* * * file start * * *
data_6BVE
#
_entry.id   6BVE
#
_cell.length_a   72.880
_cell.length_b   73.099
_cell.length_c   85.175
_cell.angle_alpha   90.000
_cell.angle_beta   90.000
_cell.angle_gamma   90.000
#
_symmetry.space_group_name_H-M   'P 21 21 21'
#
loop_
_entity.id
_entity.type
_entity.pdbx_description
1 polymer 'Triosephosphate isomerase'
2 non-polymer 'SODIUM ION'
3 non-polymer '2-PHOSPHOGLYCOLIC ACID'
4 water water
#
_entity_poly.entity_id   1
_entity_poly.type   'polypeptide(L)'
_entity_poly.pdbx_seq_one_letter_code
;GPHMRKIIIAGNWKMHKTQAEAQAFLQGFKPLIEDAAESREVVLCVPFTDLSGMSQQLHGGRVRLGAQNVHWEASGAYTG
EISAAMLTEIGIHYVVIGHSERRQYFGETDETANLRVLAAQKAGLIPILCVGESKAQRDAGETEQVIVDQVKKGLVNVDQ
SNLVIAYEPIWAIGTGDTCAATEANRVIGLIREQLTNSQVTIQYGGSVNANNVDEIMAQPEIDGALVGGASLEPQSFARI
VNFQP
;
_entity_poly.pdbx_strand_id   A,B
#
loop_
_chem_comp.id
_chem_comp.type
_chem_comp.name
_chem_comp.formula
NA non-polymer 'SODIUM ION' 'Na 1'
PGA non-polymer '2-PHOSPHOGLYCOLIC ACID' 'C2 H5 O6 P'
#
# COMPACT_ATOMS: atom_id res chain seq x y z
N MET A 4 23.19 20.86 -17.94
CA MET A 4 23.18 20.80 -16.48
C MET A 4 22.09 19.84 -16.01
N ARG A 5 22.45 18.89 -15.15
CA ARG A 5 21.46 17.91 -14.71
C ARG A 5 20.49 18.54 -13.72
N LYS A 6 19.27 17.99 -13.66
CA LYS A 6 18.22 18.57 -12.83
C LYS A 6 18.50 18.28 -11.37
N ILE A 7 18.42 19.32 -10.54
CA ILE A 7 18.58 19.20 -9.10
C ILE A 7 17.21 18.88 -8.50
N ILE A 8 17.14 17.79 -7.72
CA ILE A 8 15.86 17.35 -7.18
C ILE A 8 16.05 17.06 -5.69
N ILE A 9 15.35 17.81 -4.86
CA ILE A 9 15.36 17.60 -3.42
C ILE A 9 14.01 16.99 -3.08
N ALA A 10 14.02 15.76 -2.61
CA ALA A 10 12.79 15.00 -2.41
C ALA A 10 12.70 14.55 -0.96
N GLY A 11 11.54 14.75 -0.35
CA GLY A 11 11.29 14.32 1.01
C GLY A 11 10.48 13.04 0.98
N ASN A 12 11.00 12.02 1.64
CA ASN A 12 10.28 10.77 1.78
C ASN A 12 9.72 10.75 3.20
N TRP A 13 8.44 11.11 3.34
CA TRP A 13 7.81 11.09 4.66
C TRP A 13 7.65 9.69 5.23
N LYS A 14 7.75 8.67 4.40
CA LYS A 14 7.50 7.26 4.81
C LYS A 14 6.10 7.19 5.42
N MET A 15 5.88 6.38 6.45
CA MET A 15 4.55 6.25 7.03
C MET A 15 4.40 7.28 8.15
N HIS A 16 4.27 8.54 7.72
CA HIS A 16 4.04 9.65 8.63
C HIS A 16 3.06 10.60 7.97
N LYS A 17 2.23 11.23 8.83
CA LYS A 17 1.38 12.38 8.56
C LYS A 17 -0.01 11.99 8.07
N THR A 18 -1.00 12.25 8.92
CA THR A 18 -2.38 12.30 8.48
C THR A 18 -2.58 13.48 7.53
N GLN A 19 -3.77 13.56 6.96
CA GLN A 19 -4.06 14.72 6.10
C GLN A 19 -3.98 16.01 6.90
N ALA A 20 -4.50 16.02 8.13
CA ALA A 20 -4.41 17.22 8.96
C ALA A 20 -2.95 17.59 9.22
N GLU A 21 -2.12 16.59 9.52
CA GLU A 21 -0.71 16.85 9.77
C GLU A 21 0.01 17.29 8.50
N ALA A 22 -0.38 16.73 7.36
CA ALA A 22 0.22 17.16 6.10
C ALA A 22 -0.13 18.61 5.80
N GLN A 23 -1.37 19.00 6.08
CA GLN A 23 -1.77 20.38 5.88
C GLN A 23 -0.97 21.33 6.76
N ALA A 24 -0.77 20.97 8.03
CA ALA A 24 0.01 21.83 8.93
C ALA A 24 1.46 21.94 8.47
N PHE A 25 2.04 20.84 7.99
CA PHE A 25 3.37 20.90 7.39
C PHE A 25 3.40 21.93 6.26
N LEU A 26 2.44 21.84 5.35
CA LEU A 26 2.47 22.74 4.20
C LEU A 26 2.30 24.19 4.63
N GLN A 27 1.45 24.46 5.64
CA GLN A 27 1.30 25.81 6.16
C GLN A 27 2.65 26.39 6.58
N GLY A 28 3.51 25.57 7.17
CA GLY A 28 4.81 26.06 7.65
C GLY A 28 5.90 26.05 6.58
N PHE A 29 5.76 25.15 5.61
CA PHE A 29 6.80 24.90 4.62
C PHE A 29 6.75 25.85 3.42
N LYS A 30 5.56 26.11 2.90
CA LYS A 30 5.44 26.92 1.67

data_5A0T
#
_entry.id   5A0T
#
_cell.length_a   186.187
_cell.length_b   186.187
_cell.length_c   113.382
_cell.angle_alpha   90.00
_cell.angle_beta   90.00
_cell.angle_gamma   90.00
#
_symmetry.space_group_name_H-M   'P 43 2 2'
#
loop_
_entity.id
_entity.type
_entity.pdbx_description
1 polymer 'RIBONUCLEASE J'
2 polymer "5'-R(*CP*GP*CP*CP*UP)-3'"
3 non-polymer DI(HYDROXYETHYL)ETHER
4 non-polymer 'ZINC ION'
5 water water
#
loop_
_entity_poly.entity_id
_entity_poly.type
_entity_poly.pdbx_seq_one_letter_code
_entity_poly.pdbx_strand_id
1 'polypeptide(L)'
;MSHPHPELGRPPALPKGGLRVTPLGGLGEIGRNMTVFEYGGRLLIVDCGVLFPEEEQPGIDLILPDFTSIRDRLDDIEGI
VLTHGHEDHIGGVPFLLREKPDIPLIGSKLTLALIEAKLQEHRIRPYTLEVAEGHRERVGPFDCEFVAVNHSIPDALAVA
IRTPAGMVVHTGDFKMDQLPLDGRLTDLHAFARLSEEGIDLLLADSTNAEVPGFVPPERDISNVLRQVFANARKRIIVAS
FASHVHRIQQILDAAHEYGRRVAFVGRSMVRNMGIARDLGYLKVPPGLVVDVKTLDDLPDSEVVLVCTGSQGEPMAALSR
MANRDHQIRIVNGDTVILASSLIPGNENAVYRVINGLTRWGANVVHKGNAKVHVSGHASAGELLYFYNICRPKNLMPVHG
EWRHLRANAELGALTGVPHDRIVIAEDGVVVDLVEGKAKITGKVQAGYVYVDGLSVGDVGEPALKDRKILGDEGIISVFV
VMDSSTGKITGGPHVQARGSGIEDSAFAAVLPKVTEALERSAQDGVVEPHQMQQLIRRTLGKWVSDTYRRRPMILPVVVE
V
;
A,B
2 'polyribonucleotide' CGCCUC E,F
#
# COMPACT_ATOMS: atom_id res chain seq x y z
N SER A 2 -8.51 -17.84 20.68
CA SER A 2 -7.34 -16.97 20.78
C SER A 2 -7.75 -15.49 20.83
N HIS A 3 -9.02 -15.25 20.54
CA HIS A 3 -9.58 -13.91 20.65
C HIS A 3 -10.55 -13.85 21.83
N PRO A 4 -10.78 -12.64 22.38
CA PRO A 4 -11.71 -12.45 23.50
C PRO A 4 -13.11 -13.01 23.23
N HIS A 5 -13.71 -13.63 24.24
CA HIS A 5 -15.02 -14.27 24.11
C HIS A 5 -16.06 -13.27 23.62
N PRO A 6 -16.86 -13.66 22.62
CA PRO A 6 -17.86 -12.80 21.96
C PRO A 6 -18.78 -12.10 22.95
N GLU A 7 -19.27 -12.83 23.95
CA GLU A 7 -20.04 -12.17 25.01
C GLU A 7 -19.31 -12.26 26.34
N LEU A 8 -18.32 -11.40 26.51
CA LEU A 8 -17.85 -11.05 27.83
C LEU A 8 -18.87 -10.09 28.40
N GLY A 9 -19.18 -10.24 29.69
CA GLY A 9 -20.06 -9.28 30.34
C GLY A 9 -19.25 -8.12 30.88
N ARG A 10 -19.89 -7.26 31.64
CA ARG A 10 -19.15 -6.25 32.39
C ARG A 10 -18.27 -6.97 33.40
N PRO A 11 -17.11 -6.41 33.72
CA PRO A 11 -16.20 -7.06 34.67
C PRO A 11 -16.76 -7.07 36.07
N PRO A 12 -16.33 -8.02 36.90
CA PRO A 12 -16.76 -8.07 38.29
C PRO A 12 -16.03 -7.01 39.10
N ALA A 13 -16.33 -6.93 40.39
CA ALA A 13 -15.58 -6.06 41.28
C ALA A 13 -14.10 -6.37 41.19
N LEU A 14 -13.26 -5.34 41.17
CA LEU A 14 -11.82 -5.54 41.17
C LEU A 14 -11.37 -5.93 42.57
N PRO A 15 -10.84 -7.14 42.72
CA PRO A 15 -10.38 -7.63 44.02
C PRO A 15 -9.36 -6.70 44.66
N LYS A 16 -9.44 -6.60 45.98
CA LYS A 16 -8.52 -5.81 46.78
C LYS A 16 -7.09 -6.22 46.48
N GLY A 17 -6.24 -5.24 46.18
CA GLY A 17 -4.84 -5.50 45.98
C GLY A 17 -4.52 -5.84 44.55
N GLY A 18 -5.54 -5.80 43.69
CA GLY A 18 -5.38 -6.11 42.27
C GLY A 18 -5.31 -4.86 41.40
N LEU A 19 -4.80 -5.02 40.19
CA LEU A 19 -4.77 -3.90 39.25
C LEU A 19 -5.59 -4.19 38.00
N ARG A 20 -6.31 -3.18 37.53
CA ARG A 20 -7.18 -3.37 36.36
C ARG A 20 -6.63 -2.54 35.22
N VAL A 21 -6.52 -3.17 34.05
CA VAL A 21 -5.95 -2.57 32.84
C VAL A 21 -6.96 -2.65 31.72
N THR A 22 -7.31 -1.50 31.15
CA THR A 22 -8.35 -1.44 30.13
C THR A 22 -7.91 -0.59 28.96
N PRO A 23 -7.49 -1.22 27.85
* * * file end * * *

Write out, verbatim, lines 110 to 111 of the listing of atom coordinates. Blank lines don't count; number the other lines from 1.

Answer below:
C LEU A 26 2.30 24.19 4.63
N GLN A 27 1.45 24.46 5.64